Carson High football

Forty years of instruction

Kicking coach Jim de Arrieta is in his 40th season with the Senators

Carson High kicking coach Jim de Arrieta watches as Senator kicker Isaac Avina sets up during practice this week. This season is de Arrieta’s 40th with Carson High.

Carson High kicking coach Jim de Arrieta watches as Senator kicker Isaac Avina sets up during practice this week. This season is de Arrieta’s 40th with Carson High.
Photo by Carter Eckl.

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Carson High football has had a few regime changes in the last 40 years, much like most football programs across the country.

However, the one staple through those four decades of Senator football has been kicking coach Jim de Arrieta.

As the years have gone on, Northern Nevada football programs have always had to contend with strong kicking units from Carson High. Numerous kickers have not only had success on the Senators’ field, but several have gone on to kick in college.

They all agree that de Arrieta is an instrumental reason for that.

“He’s the best. I’ve known him most of my life,” said Raymond Sanchez, who graduated from Carson in 1996. “I’ve always wanted to be around him. He’s got that infectious attitude. Now, I emulate him, to be honest. He’s the kind of coach I want to be. Everything I was able to achieve was because of him.”

Sanchez is the special teams coach for Bishop Manogue and is just one of many who have valued their time with de Arrieta.

How he got to Carson

De Arrieta graduated from Lowry High School in Winnemucca.

After that, he went on to play for Notre Dame, where he was on a national championship team under head coach Ara Parseghian.

When he returned to Northern Nevada to marry his high school sweetheart, de Arrieta found himself in Reno working at an insurance agency.

It didn’t take long for him to move to Carson and settle in. He got his start in 1983 under then-coach Carl Vinci.

“Nobody really knew anything about it, as far as kicking and punting,” said de Arrieta. “I had some knowledge so that’s where I started, then I learned about the snapping and that’s where I stayed.”

One of the biggest staples of de Arrieta’s coaching style has been to let his athletes work with the tools they have. De Arrieta never wanted to force his way onto anyone.

“As long as you can hit it in a straight line, as long as you can make everything straight,” said 2017 Carson High grad Johnny Barahona.

There have been numerous noteworthy kicks throughout his career with the Senators.

Austin Pacheco hit a 64-yard field goal under de Arrieta’a tutelage in 2011.

The last two seasons, Isaac Avina has kicked at the Class 5A first-team level, knocking in field goals at a 66 percent clip, including a 51-yard boot against Douglas last week.

Barahona booted in a career-long field goal of 46 yards during his senior season in 2017. He also hit 131 out of 135 extra points he attempted while also converting 21 successful field goals over three years at the varsity level.

Sanchez went on to kick at Butte College for a season before kicking at Nevada.

“He’s the best. He turns out talent year after year,” Sanchez said oh his kicking coach. “He was there every step of the way.”

Staples of his style

Each summer, athletes who want to kick or have shown promise in the special teams department spend hours working with de Arrieta, perfecting their craft. Those players over the years have all grown to share a bond with their kicking coach.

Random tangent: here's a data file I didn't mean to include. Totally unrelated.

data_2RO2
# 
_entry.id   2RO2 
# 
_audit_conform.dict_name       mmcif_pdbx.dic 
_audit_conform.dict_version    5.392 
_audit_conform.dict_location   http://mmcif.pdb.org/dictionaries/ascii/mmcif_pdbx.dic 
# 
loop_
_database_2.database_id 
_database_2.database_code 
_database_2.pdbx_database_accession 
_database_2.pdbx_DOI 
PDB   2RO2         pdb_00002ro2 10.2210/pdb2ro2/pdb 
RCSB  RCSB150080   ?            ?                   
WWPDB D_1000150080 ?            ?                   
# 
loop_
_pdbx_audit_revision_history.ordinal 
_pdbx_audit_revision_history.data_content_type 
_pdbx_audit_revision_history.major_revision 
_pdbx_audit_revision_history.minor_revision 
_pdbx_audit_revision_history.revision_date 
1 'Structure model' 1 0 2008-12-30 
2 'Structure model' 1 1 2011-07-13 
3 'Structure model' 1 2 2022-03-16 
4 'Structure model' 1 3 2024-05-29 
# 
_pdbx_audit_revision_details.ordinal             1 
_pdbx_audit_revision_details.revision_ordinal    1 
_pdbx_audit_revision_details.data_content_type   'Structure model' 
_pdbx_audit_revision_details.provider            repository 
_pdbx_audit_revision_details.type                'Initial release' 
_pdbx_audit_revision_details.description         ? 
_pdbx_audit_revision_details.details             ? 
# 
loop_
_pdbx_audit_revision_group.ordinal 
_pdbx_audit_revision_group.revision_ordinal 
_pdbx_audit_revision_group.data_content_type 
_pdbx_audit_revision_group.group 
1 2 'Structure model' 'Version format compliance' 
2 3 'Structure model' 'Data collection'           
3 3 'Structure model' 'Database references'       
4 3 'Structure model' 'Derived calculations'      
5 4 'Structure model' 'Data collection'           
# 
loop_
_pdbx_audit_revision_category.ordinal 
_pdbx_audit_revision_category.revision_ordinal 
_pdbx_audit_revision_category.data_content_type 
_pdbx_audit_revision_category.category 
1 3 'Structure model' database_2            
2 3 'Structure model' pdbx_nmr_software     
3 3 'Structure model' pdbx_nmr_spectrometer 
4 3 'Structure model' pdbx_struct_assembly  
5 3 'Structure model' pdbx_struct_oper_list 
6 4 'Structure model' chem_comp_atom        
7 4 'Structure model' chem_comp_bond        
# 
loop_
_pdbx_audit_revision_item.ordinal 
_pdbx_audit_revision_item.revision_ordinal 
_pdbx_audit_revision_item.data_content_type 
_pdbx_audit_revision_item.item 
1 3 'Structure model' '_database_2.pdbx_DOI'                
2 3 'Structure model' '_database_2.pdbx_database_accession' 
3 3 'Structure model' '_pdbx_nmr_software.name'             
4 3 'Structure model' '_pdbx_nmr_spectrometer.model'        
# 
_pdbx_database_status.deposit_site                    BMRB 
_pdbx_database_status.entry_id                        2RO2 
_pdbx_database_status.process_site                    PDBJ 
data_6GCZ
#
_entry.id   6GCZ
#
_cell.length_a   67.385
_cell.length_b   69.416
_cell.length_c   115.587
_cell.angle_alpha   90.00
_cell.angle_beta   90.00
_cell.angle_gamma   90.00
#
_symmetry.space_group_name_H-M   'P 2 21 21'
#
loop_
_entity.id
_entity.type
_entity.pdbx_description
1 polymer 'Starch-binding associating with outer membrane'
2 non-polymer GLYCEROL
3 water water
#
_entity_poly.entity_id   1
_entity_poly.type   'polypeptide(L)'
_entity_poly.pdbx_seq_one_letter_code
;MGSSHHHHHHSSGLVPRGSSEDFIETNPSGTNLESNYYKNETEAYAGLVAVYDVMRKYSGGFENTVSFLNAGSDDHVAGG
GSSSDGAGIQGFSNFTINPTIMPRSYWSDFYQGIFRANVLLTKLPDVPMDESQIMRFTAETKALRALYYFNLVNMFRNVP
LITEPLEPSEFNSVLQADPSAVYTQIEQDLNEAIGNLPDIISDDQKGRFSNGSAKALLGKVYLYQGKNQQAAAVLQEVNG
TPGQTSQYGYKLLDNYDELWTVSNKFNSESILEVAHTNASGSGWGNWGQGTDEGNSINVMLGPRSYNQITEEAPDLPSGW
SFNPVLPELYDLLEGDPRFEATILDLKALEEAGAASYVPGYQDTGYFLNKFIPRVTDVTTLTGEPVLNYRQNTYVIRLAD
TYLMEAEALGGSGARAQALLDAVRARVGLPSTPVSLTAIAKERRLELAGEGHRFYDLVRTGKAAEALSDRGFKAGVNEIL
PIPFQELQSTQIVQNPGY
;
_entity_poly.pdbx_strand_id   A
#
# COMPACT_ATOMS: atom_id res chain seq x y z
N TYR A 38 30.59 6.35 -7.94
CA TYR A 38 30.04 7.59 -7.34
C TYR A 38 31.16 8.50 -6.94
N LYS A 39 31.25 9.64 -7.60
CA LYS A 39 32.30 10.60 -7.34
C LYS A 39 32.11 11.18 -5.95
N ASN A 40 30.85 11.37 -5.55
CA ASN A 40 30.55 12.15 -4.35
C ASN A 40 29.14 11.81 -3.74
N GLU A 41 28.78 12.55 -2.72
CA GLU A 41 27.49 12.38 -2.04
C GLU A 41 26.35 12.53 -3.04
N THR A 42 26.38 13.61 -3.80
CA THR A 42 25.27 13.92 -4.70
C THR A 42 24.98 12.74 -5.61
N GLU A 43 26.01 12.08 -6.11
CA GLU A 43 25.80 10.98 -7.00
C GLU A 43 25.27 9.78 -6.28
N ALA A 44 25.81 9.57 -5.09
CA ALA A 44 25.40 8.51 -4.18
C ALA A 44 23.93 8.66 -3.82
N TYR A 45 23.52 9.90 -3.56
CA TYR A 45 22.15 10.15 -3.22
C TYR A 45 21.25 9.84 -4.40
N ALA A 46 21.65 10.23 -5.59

“Every summer, I feel like I build a connection with him,” said Senator senior Parker Story. “He’s always been a great help to this Carson program and the school.”

“He goes with what you feel comfortable with and makes you perfect that,” said Avina.

Not only is he working with kickers and punters, de Arrieta has been teaching another specialized craft — long-snapping.

While the basic premise of long-snapping is similar across the board, comfort in the stance is crucial to success.

Long-snappers are tasked with short snaps on field goals and extra points, as well as a more typical long snap to the punter.

“I still think we’re the best special teams out here in Northern Nevada,” said current Carson High long-snapper Quentin Beck. “We’re out at 6 a.m. every summer. Our hard work has paid off.”

There’s hard work, but the players also get to know the man.

His current special teams unit cherished the little things such, as de Arrieta taking them out for food after practice or bringing drinks to the field.

“It’s definitely more than a morning practice,” said Story. “It’s bonding. It’s seeing the world from his eyes; (it) changes the way you see the morning.”

As de Arrieta has continued to build relationships among Carson High kickers and punters, they’ve learned nearly as much about him.

A long-standing joke is about de Arrieta’s cabin, which many players — current and former — are still hoping to visit.

“We did joke about going up to the cabin,” said Barahona.

“If he hears this, we still want to go out to his cabin,” said Beck.

His 40th season in the royal blue and white has seen the Senator football teams run the gamut when it comes to success on the field.

For de Arrieta, it’s the kids that have always kept him around.

“I’ve enjoyed it here, so that’s where I’ve stayed. They kept me around, which was kind of nice,” laughed de Arrieta. “I spend a lot of time with my group, so I get to know them real well. I’m still in touch with a lot of them, going way back.”

The memories de Arrieta has created in his time with the Senators will always stick with him, but for all the players who have come across ‘Coach D’, it’s his ability to be a father figure that will be their fondest remembrance.


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